Most of our cultural heritage is a product of family inheritance. The letters, diaries, and account books that fill archives, the artworks displayed on gallery walls, and the objects curated in museums often exist only because a family thought them an important inheritance that should be maintained and ultimately placed in our national institutions. Yet, why people hold onto particular objects or intangible inheritances, like stories, while discarding others, and the reasons why they choose to relegate something to an attic, or retrieve it again, are topics that scholars are only beginning to grapple with.
This research network draws on new methodologies from the history and sociology of emotions to investigate how and why family inheritances from a range of social, racial, and ethnic groups maintain their cultural power as they move across generations and from the private to the public spheres. This AHRC-funded network is led by Professor Joanne Begiato, Oxford Brookes University, and Associate Professor Katie Barclay, University of Adelaide, and supported by a steering committee. It builds upon and extends an ARC Centre of Excellence in the History of Emotions research cluster on ‘emotions and family’. We are supported by the Local & Family History Centre, Leeds Central Library, and the State Library of South Australia. For more information about who is involved, please see Meet the Team.
New methodologies from the history and sociology of emotions that explore emotion as an analytical tool to explain and interpret behaviour offer fruitful approaches for understanding why some inheritances are sustained within families. This research network draws together scholars in history, sociology, literary studies, heritage, as well as family historians, to address the question of how and why family inheritances maintain their power, as they move across generations and from the private to the public spheres. This research is important because family inheritances – including those of intangible or low monetary value – are forms of economic, social and cultural capital that help shape outcomes for individuals and groups.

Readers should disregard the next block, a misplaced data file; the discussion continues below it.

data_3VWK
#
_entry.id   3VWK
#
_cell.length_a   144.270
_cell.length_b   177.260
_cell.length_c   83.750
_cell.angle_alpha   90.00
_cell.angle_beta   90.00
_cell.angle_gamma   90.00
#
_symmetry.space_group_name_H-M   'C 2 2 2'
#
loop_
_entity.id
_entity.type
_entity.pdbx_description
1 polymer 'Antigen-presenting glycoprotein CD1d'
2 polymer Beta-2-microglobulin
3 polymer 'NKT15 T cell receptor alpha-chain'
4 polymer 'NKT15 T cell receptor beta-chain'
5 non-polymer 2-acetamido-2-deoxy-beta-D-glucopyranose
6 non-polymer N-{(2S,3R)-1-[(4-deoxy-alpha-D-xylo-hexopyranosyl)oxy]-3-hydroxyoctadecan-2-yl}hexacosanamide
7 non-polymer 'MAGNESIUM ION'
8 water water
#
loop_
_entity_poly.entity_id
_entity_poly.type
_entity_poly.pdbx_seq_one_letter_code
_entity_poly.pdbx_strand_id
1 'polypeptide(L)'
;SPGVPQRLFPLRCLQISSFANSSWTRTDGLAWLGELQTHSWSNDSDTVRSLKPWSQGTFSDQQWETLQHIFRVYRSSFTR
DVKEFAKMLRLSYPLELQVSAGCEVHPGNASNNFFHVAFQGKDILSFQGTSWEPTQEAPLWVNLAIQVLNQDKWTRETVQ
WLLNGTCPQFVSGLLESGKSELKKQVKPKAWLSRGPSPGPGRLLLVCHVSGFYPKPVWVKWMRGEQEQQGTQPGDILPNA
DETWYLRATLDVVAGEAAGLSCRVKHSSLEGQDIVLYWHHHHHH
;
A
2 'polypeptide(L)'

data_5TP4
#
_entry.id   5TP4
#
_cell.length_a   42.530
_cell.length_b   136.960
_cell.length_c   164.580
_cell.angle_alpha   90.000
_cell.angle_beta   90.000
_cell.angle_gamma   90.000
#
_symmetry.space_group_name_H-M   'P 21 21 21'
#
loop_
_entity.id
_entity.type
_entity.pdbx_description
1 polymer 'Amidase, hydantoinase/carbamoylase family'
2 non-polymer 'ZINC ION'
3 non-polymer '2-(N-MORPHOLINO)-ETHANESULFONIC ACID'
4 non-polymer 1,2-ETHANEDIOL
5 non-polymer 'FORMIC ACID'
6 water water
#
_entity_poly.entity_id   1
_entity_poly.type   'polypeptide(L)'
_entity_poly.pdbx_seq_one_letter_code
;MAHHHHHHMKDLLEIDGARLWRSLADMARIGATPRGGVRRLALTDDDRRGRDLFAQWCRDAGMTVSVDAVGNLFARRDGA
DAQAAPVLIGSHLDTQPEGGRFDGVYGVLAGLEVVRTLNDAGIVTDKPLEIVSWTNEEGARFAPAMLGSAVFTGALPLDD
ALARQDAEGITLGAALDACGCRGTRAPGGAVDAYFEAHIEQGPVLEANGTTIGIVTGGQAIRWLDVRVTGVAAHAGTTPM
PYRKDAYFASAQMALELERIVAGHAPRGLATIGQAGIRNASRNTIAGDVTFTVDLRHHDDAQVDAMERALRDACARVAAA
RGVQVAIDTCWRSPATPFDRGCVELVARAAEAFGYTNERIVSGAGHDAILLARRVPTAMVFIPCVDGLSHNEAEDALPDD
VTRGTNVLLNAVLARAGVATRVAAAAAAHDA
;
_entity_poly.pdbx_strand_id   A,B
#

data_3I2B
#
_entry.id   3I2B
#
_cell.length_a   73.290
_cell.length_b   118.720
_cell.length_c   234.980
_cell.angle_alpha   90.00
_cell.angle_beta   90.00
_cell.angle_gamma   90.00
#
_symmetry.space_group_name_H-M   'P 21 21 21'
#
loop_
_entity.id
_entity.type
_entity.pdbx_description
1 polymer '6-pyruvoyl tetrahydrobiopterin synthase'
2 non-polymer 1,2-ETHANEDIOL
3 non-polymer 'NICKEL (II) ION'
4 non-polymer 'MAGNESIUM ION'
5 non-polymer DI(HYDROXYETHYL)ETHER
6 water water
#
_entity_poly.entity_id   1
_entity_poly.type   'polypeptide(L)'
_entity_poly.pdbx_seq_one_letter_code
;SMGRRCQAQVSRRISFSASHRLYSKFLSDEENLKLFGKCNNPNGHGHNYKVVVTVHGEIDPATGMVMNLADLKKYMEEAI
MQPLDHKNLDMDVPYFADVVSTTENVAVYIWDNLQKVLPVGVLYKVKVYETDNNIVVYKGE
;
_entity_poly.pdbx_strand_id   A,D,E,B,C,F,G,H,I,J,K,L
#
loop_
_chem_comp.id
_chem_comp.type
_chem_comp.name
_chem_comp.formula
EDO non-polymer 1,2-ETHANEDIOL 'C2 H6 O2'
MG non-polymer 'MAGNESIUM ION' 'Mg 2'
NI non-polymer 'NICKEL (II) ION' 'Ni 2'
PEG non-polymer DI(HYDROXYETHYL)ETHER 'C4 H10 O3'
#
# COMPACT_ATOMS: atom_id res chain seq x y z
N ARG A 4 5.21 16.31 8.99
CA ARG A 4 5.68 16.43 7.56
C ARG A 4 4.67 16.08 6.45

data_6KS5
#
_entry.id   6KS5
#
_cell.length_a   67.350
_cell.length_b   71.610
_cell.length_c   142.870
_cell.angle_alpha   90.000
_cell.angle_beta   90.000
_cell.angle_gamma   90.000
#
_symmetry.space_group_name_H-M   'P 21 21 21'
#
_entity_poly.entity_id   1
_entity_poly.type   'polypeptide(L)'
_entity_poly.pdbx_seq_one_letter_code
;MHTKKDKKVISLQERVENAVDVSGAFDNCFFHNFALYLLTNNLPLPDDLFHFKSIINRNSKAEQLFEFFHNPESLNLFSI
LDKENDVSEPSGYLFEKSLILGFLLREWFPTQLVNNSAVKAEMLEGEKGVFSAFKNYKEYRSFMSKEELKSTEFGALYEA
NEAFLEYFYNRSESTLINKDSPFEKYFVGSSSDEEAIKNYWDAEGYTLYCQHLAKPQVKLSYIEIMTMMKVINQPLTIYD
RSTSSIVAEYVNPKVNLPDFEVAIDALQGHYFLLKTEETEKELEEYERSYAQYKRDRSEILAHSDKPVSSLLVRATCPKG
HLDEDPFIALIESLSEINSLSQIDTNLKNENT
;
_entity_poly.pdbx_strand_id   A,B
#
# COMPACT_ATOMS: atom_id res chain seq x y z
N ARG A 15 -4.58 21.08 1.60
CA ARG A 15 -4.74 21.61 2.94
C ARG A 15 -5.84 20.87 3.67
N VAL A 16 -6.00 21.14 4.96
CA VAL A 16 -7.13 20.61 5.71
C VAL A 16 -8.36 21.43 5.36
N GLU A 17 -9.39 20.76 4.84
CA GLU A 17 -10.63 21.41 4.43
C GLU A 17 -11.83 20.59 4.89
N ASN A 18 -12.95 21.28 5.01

Understanding how and why these inheritances are transmitted helps us explain why social mobility is possible for some groups and not others, and why certain types of family knowledge resist change, while others are adapted to accommodate new information and to suit new environments. In exploring the relationship between familial attachments and national heritage, this research also contributes to decision-making around collections and display in the heritage sector, and the ways that family histories inform the production of national memory and identity.
During the network’s funded life (2019-2021), we are holding four workshops to explore these questions, as well as two ‘history harvests’. To find out more, please see our events page.